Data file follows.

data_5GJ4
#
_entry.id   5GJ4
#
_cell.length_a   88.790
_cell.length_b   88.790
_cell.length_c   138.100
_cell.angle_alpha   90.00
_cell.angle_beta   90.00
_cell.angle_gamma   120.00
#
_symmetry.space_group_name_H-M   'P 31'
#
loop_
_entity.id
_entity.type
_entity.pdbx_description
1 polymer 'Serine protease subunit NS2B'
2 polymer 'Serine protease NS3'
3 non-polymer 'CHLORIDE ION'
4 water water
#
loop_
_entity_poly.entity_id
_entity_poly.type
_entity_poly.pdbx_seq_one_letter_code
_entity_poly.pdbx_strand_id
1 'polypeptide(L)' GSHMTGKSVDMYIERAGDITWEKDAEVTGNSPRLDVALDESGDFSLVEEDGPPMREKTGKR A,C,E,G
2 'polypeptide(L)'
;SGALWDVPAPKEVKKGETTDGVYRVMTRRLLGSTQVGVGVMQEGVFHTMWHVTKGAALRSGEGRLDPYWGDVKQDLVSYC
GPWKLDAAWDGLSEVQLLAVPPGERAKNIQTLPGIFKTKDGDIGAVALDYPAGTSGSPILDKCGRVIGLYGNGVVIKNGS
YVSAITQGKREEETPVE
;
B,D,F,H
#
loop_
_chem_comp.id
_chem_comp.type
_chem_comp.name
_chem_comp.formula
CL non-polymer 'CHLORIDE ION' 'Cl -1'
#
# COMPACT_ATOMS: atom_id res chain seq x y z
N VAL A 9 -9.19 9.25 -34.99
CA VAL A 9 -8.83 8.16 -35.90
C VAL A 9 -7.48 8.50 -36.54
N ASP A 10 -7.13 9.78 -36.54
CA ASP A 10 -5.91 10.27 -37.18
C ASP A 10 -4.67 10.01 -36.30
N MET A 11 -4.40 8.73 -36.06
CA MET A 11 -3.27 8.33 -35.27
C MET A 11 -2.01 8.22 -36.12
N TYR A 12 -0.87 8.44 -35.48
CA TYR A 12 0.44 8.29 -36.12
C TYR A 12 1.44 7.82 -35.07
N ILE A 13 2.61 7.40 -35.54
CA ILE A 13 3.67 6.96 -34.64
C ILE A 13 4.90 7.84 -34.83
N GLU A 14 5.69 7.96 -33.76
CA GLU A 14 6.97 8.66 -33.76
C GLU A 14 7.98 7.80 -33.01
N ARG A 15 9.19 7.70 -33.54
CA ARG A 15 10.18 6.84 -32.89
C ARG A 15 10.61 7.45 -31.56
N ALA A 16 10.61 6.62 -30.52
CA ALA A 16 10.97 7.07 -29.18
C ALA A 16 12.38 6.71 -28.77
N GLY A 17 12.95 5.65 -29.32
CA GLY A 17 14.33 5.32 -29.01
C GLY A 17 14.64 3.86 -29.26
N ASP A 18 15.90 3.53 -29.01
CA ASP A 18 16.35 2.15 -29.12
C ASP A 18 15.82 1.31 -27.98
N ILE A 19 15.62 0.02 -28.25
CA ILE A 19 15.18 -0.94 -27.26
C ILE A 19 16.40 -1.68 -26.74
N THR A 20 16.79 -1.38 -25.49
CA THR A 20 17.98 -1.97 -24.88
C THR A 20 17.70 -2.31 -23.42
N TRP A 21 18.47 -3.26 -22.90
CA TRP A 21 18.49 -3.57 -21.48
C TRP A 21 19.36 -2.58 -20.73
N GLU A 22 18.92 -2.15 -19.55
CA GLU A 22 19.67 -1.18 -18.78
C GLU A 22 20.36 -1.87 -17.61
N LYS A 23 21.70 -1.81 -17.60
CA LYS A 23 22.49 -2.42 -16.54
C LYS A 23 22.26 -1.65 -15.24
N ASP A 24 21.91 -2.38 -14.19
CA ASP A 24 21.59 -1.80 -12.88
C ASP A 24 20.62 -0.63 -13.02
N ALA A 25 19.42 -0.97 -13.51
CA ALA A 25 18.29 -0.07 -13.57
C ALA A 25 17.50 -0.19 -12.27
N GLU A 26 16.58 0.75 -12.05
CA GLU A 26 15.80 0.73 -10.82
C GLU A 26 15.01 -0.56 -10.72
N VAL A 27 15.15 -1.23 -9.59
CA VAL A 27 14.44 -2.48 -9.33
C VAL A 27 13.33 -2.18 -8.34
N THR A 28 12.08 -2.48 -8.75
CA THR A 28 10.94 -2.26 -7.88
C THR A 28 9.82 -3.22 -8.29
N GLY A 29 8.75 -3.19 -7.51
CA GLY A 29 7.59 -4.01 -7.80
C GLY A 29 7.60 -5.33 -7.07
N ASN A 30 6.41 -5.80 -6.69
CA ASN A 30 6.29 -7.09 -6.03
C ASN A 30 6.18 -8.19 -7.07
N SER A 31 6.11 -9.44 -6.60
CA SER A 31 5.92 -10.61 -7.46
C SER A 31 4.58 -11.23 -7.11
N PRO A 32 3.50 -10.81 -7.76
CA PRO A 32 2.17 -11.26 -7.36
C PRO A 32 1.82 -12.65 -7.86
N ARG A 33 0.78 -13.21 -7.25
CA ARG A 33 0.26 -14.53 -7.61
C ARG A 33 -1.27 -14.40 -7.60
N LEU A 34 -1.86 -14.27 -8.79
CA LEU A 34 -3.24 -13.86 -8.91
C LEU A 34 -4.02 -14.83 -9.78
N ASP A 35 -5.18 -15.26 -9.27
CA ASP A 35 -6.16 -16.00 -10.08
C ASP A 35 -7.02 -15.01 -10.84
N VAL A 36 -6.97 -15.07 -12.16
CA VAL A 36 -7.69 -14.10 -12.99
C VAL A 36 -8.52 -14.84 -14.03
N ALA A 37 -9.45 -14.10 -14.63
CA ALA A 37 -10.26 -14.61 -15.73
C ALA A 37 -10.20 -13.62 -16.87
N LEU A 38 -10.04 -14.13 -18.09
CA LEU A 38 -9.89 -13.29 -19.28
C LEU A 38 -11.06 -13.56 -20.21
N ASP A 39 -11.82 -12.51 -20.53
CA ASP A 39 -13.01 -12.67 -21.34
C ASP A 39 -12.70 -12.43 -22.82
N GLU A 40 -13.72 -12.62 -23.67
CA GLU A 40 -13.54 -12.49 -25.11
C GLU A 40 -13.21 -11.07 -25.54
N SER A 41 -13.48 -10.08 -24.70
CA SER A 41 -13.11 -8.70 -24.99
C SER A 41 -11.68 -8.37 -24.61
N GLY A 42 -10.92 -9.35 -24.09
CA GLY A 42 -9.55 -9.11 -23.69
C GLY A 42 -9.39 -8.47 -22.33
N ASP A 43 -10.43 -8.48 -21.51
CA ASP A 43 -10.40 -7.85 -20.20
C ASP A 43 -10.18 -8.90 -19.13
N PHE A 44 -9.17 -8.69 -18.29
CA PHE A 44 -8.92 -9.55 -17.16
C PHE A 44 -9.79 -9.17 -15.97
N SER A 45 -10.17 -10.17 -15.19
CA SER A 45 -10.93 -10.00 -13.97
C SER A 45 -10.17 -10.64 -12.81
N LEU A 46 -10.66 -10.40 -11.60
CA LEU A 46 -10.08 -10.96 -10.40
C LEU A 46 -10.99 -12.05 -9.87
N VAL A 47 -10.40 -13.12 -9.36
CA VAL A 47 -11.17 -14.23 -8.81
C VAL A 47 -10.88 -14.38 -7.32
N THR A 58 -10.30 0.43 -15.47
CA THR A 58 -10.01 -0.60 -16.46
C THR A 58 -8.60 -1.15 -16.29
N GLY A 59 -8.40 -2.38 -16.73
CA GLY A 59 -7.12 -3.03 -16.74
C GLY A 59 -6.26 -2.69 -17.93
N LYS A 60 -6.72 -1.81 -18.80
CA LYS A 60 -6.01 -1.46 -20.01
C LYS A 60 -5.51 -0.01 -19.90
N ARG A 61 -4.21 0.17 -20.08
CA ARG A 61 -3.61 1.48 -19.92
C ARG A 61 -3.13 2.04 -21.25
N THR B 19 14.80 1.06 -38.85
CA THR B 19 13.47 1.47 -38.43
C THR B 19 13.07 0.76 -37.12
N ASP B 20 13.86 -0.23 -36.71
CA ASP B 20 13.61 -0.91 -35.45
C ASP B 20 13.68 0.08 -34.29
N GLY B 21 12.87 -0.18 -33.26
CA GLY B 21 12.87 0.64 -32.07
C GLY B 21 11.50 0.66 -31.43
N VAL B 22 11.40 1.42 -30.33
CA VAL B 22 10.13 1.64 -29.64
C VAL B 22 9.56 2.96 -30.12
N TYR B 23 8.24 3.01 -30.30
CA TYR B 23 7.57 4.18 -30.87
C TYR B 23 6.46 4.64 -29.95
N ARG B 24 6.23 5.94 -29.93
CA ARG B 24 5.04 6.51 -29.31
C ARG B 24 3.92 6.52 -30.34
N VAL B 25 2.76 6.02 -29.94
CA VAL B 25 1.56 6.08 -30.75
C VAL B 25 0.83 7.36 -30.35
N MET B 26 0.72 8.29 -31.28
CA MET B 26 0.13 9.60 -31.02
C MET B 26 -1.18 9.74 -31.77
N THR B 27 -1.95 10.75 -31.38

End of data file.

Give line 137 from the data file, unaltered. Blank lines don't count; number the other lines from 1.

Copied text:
N GLU A 40 -13.72 -12.62 -23.67